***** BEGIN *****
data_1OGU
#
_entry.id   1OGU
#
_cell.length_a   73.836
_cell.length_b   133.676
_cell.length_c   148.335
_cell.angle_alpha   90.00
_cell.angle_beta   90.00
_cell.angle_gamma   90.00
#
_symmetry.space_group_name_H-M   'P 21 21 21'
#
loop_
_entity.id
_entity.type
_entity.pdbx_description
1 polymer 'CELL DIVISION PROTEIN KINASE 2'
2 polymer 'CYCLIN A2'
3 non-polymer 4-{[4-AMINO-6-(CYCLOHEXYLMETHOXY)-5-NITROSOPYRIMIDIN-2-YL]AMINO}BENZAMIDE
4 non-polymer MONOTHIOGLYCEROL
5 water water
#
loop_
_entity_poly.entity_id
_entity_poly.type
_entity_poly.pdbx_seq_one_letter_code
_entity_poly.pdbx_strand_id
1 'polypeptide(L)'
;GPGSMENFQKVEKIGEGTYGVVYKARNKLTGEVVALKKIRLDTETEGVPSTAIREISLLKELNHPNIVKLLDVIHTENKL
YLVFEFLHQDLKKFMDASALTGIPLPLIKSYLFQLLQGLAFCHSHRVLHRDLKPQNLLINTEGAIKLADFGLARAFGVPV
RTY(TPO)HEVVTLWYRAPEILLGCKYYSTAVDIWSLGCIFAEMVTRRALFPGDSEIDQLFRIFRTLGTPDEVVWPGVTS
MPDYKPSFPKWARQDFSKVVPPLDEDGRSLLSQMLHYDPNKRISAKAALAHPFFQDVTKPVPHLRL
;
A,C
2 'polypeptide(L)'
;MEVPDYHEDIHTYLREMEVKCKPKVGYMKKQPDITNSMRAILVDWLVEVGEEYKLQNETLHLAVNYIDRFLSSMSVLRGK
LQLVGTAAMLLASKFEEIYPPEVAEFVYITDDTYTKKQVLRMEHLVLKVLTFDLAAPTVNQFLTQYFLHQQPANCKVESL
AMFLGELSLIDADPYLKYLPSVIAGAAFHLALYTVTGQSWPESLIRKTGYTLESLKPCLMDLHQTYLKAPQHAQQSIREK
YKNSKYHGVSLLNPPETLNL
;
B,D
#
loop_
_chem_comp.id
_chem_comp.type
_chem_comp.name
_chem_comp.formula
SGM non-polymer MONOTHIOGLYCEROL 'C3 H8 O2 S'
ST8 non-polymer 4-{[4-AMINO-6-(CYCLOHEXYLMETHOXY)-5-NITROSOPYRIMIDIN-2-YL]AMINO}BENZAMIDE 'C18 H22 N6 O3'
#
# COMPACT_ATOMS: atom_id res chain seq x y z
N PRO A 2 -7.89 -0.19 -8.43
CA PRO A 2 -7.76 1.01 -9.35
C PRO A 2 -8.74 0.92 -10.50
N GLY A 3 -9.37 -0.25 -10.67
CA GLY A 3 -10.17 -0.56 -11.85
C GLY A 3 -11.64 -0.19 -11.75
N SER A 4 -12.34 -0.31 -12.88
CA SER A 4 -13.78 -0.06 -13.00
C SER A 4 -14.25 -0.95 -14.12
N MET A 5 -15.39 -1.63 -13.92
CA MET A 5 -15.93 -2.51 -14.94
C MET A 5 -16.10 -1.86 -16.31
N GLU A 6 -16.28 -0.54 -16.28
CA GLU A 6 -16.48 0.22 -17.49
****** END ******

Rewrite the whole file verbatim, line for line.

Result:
data_1OGU
#
_entry.id   1OGU
#
_cell.length_a   73.836
_cell.length_b   133.676
_cell.length_c   148.335
_cell.angle_alpha   90.00
_cell.angle_beta   90.00
_cell.angle_gamma   90.00
#
_symmetry.space_group_name_H-M   'P 21 21 21'
#
loop_
_entity.id
_entity.type
_entity.pdbx_description
1 polymer 'CELL DIVISION PROTEIN KINASE 2'
2 polymer 'CYCLIN A2'
3 non-polymer 4-{[4-AMINO-6-(CYCLOHEXYLMETHOXY)-5-NITROSOPYRIMIDIN-2-YL]AMINO}BENZAMIDE
4 non-polymer MONOTHIOGLYCEROL
5 water water
#
loop_
_entity_poly.entity_id
_entity_poly.type
_entity_poly.pdbx_seq_one_letter_code
_entity_poly.pdbx_strand_id
1 'polypeptide(L)'
;GPGSMENFQKVEKIGEGTYGVVYKARNKLTGEVVALKKIRLDTETEGVPSTAIREISLLKELNHPNIVKLLDVIHTENKL
YLVFEFLHQDLKKFMDASALTGIPLPLIKSYLFQLLQGLAFCHSHRVLHRDLKPQNLLINTEGAIKLADFGLARAFGVPV
RTY(TPO)HEVVTLWYRAPEILLGCKYYSTAVDIWSLGCIFAEMVTRRALFPGDSEIDQLFRIFRTLGTPDEVVWPGVTS
MPDYKPSFPKWARQDFSKVVPPLDEDGRSLLSQMLHYDPNKRISAKAALAHPFFQDVTKPVPHLRL
;
A,C
2 'polypeptide(L)'
;MEVPDYHEDIHTYLREMEVKCKPKVGYMKKQPDITNSMRAILVDWLVEVGEEYKLQNETLHLAVNYIDRFLSSMSVLRGK
LQLVGTAAMLLASKFEEIYPPEVAEFVYITDDTYTKKQVLRMEHLVLKVLTFDLAAPTVNQFLTQYFLHQQPANCKVESL
AMFLGELSLIDADPYLKYLPSVIAGAAFHLALYTVTGQSWPESLIRKTGYTLESLKPCLMDLHQTYLKAPQHAQQSIREK
YKNSKYHGVSLLNPPETLNL
;
B,D
#
loop_
_chem_comp.id
_chem_comp.type
_chem_comp.name
_chem_comp.formula
SGM non-polymer MONOTHIOGLYCEROL 'C3 H8 O2 S'
ST8 non-polymer 4-{[4-AMINO-6-(CYCLOHEXYLMETHOXY)-5-NITROSOPYRIMIDIN-2-YL]AMINO}BENZAMIDE 'C18 H22 N6 O3'
#
# COMPACT_ATOMS: atom_id res chain seq x y z
N PRO A 2 -7.89 -0.19 -8.43
CA PRO A 2 -7.76 1.01 -9.35
C PRO A 2 -8.74 0.92 -10.50
N GLY A 3 -9.37 -0.25 -10.67
CA GLY A 3 -10.17 -0.56 -11.85
C GLY A 3 -11.64 -0.19 -11.75
N SER A 4 -12.34 -0.31 -12.88
CA SER A 4 -13.78 -0.06 -13.00
C SER A 4 -14.25 -0.95 -14.12
N MET A 5 -15.39 -1.63 -13.92
CA MET A 5 -15.93 -2.51 -14.94
C MET A 5 -16.10 -1.86 -16.31
N GLU A 6 -16.28 -0.54 -16.28
CA GLU A 6 -16.48 0.22 -17.49